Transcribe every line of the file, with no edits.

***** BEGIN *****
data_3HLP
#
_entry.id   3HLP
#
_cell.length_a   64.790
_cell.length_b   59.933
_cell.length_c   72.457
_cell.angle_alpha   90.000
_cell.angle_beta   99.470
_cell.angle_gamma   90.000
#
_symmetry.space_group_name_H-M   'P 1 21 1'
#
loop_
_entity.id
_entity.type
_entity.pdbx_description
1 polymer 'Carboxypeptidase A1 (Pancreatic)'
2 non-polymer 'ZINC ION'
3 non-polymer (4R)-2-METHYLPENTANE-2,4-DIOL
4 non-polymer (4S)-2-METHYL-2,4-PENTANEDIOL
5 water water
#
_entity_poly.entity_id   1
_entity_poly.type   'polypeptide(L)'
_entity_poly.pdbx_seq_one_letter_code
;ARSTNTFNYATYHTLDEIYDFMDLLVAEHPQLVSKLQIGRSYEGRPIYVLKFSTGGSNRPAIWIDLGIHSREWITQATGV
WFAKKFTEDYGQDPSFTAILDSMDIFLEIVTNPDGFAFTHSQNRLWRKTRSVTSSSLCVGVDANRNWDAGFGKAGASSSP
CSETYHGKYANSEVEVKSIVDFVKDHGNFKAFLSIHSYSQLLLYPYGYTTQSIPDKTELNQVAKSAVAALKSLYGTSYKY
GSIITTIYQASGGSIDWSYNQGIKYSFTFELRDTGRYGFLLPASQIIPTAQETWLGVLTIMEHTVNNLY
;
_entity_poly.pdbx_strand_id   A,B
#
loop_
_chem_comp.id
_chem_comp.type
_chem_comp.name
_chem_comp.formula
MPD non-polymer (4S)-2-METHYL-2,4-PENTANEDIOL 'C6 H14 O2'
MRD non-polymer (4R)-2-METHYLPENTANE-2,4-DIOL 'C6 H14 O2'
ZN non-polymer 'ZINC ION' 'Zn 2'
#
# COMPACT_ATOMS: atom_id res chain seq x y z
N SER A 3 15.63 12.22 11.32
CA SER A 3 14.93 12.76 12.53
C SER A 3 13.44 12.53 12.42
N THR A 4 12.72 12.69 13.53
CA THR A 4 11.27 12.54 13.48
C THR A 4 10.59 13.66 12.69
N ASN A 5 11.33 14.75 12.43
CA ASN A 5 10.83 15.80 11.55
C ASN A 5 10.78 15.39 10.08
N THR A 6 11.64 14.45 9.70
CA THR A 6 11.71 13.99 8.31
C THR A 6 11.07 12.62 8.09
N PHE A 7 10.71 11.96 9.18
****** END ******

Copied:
data_3HLP
#
_entry.id   3HLP
#
_cell.length_a   64.790
_cell.length_b   59.933
_cell.length_c   72.457
_cell.angle_alpha   90.000
_cell.angle_beta   99.470
_cell.angle_gamma   90.000
#
_symmetry.space_group_name_H-M   'P 1 21 1'
#
loop_
_entity.id
_entity.type
_entity.pdbx_description
1 polymer 'Carboxypeptidase A1 (Pancreatic)'
2 non-polymer 'ZINC ION'
3 non-polymer (4R)-2-METHYLPENTANE-2,4-DIOL
4 non-polymer (4S)-2-METHYL-2,4-PENTANEDIOL
5 water water
#
_entity_poly.entity_id   1
_entity_poly.type   'polypeptide(L)'
_entity_poly.pdbx_seq_one_letter_code
;ARSTNTFNYATYHTLDEIYDFMDLLVAEHPQLVSKLQIGRSYEGRPIYVLKFSTGGSNRPAIWIDLGIHSREWITQATGV
WFAKKFTEDYGQDPSFTAILDSMDIFLEIVTNPDGFAFTHSQNRLWRKTRSVTSSSLCVGVDANRNWDAGFGKAGASSSP
CSETYHGKYANSEVEVKSIVDFVKDHGNFKAFLSIHSYSQLLLYPYGYTTQSIPDKTELNQVAKSAVAALKSLYGTSYKY
GSIITTIYQASGGSIDWSYNQGIKYSFTFELRDTGRYGFLLPASQIIPTAQETWLGVLTIMEHTVNNLY
;
_entity_poly.pdbx_strand_id   A,B
#
loop_
_chem_comp.id
_chem_comp.type
_chem_comp.name
_chem_comp.formula
MPD non-polymer (4S)-2-METHYL-2,4-PENTANEDIOL 'C6 H14 O2'
MRD non-polymer (4R)-2-METHYLPENTANE-2,4-DIOL 'C6 H14 O2'
ZN non-polymer 'ZINC ION' 'Zn 2'
#
# COMPACT_ATOMS: atom_id res chain seq x y z
N SER A 3 15.63 12.22 11.32
CA SER A 3 14.93 12.76 12.53
C SER A 3 13.44 12.53 12.42
N THR A 4 12.72 12.69 13.53
CA THR A 4 11.27 12.54 13.48
C THR A 4 10.59 13.66 12.69
N ASN A 5 11.33 14.75 12.43
CA ASN A 5 10.83 15.80 11.55
C ASN A 5 10.78 15.39 10.08
N THR A 6 11.64 14.45 9.70
CA THR A 6 11.71 13.99 8.31
C THR A 6 11.07 12.62 8.09
N PHE A 7 10.71 11.96 9.18